A Surprise Around Every Corner in our Natural Paradise

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Boardwalk at Bluewater Cove

Boardwalk at Bluewater Cove

There are places in the world which can help heal your soul.  I happen to live in one of those places.  I came to it at a time when my life was full of challenges and I had come close to forgetting how important it is to appreciate the natural world around you.

Anyone that follows my writings  and pictures knows that the years since 2006 when we moved here have changed my life.  At one time when I was working for Apple, it seemed as if I hardly had time to check whether the sun was up or down.  I was too busy trying to survive and watching my back.

Today my connection with the natural world is a priority.  The only thing higher would be my family and friends. Fortunately my dedication to being close to the world of nature also helps me nurture many friendships and my family.

After a couple of cups of coffee, a typical winter day begins with at least an hour of hiking around the marshes in our subdivision.  Sometimes I completely lose track of time and I end up spending closer to two hours wandering the woods and wetlands.  Those days breakfast tastes very good when I finally get back home.

When I start out on the boardwalk close to home, I never know what I will find around the corner.  It can be a great blue heron, some great egrets, a kingfisher, or any of a variety of ducks.  Recently I have had great fun with a pair of river otters.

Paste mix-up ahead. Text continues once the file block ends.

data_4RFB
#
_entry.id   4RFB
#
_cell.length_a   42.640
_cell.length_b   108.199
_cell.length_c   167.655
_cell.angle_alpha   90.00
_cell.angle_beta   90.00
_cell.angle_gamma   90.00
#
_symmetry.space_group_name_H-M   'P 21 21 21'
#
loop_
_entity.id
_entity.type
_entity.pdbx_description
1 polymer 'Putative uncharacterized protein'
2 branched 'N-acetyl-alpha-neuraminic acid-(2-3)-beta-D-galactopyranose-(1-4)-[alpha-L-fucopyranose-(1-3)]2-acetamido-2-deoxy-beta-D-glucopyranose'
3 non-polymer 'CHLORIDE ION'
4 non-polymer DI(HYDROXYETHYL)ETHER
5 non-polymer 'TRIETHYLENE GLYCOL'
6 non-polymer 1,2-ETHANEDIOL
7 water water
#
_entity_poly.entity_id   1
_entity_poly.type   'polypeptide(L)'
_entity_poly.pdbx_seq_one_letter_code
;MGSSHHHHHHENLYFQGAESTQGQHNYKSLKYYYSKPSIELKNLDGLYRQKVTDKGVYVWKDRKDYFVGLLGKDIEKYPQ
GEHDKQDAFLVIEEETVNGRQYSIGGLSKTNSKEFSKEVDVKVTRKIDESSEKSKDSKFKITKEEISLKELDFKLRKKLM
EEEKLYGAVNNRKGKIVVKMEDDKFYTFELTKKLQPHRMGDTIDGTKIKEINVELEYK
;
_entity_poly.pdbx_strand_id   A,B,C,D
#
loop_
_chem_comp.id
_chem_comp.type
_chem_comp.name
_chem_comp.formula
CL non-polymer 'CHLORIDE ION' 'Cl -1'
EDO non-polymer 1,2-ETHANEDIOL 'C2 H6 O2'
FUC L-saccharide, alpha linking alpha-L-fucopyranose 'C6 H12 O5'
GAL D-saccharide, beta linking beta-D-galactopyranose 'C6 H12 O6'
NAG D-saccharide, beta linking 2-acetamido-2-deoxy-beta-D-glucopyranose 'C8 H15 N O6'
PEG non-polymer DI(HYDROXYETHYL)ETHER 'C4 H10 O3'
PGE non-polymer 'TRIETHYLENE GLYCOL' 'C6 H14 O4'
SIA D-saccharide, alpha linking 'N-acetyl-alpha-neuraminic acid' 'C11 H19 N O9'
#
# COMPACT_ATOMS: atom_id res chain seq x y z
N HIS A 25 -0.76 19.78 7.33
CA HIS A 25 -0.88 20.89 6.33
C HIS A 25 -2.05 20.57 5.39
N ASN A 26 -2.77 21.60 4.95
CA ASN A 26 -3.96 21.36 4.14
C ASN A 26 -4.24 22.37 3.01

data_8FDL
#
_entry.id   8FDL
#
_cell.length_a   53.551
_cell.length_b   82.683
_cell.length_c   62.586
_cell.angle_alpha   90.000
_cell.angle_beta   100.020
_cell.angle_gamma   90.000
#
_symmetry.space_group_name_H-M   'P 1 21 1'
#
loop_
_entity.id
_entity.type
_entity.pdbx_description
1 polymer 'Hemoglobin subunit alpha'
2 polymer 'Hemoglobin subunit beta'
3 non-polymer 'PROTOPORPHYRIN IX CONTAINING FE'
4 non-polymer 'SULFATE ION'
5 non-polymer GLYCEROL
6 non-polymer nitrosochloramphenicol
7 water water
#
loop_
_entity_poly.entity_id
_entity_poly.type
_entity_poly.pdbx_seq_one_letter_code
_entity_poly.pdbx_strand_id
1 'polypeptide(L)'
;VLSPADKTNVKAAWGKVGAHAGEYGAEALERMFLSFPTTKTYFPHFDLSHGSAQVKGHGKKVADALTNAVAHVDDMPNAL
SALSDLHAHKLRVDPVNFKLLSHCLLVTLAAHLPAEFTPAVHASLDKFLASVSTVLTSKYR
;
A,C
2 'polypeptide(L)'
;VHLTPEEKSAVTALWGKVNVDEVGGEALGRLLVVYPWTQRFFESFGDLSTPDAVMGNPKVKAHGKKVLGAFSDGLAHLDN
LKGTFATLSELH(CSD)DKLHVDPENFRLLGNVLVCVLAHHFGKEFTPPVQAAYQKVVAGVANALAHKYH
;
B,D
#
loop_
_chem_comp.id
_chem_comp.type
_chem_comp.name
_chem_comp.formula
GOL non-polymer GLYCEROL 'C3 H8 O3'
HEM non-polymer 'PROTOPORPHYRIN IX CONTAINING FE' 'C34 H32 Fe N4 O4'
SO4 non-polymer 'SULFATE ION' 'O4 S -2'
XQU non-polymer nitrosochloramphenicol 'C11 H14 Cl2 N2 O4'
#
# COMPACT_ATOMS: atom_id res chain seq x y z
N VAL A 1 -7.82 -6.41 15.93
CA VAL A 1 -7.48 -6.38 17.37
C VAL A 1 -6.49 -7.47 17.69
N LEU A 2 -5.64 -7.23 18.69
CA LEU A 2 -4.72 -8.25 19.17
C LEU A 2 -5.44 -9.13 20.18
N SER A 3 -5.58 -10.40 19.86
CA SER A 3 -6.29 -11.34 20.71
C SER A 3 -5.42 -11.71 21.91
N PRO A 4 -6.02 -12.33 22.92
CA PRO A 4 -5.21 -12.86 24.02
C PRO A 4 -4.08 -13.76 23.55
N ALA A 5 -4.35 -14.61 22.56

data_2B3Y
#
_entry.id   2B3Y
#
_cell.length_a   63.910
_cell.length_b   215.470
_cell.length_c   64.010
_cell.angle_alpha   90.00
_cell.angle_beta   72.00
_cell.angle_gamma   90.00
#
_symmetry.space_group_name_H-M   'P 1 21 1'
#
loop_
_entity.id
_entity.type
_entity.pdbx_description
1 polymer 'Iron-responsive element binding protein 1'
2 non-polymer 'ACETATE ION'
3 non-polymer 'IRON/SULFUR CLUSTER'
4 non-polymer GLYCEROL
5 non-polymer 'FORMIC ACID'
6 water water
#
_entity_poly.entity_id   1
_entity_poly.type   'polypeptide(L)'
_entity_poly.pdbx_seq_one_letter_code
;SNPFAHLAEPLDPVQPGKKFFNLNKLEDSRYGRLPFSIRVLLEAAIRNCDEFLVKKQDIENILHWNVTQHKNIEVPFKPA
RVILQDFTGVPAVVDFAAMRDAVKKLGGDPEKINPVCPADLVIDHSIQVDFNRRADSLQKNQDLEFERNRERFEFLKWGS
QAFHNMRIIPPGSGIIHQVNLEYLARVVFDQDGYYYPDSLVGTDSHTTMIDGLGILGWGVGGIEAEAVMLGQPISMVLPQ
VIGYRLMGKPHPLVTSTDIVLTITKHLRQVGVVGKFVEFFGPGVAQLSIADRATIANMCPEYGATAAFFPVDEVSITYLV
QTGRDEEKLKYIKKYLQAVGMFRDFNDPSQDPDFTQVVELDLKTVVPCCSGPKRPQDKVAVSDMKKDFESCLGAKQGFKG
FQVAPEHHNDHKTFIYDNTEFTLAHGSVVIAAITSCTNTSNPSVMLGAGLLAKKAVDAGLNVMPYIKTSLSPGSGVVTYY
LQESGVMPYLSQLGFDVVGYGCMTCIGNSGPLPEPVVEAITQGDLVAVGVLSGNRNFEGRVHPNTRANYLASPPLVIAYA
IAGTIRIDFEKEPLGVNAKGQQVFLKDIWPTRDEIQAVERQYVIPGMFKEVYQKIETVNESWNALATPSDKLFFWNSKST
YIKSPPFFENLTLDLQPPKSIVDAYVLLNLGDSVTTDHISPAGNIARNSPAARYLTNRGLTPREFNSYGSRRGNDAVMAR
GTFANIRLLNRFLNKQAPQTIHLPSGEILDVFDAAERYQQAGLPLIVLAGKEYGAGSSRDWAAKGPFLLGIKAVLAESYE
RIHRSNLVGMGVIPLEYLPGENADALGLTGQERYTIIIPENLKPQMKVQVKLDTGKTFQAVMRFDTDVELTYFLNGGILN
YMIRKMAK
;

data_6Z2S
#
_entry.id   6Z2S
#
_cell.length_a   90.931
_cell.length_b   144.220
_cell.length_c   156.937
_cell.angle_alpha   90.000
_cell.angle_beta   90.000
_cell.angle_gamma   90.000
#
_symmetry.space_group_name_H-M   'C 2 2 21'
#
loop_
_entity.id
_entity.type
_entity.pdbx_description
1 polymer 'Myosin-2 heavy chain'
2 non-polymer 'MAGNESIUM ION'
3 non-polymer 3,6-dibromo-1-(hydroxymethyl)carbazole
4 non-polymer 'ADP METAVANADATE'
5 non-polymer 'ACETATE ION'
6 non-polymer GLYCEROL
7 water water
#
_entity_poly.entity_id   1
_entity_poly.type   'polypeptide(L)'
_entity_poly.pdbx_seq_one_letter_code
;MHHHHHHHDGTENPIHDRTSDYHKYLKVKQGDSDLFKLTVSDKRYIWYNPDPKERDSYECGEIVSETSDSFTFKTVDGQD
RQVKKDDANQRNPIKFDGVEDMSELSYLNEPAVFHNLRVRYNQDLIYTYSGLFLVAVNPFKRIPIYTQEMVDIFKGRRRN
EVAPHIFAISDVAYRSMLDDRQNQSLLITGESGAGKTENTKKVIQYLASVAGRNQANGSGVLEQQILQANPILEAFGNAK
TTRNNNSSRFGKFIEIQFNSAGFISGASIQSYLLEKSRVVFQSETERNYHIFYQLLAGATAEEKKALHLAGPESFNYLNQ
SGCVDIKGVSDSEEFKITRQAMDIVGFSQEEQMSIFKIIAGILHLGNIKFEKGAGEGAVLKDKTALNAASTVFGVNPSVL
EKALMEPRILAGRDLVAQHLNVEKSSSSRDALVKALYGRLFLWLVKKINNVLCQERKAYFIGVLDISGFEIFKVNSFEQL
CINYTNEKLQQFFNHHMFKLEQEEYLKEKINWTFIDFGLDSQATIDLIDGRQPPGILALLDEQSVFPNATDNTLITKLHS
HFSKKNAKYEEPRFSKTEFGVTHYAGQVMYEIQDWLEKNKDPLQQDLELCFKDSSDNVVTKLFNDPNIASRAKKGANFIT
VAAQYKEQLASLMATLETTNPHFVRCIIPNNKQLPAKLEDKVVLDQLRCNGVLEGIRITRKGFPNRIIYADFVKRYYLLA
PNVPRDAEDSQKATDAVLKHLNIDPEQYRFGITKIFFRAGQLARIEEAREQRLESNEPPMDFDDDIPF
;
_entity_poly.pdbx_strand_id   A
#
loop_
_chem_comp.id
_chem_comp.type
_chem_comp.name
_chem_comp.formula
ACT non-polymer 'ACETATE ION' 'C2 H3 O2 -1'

This is a special area. I often describe the area as a place hemmed in for its own good by the Croatan National Forest, Cape Lookout National Seashore, and the Atlantic Ocean with a little protection by Camp Lejeune and the Marines.

A big part of our world is the White Oak River which luckily drains mostly wilderness and farmland.  The White Oak is a big but short coastal river with a strong tide and plenty of oysters.  Often the water is so clear that you can easily see for yards.

The White Oak is just intimidating enough to outside boaters that we rarely see crowds on it in the summer.  In the winter except for a few crab pots, the river is close to deserted.  I am happy to have it to myself like I did on Christmas Day 2012 when I kayaked for most of the morning.

My morning walk often takes me along Raymond’s Gut which empties into the White Oak.  I sometimes feel like I am in a bird sanctuary.  The other morning I stood and snapped shots of bluebirds swarming around a tree.  I have watched baby pileated woodpeckers waiting patiently for their parents to deliver food.

Even during the colder months, I often take to the river in my kayak or skiff.  I try to be on the river at least a couple of times a week twelve months of the year.  Instead of a long walk, in the summer I’ll often take my skiff to the marshes on the other side of the Intracoastal Waterway near Swansboro.   I enjoy a little early morning fishing before the day heats up.

In both spring and summer I can be found walking the beaches especially the area that we call the Point.  Usually I finish my day with either another walk, a trip into the river by kayak or a sunset cruise in the skiff.  Watching the sun slide down behind the trees on the other side of the White is my idea of a great finish to a day.

The beaches, the marshes, the sound, the ocean, and the White Oak River are all part of this wonderful natural world that has helped me recover and learn to appreciate the great natural gifts we are so lucky to have access to in our world.  It is a great place to live.

Certainly the bottle-nosed dolphins, the river otters, and the hooded mergansers would all agree with me that this is a wonderful spot.

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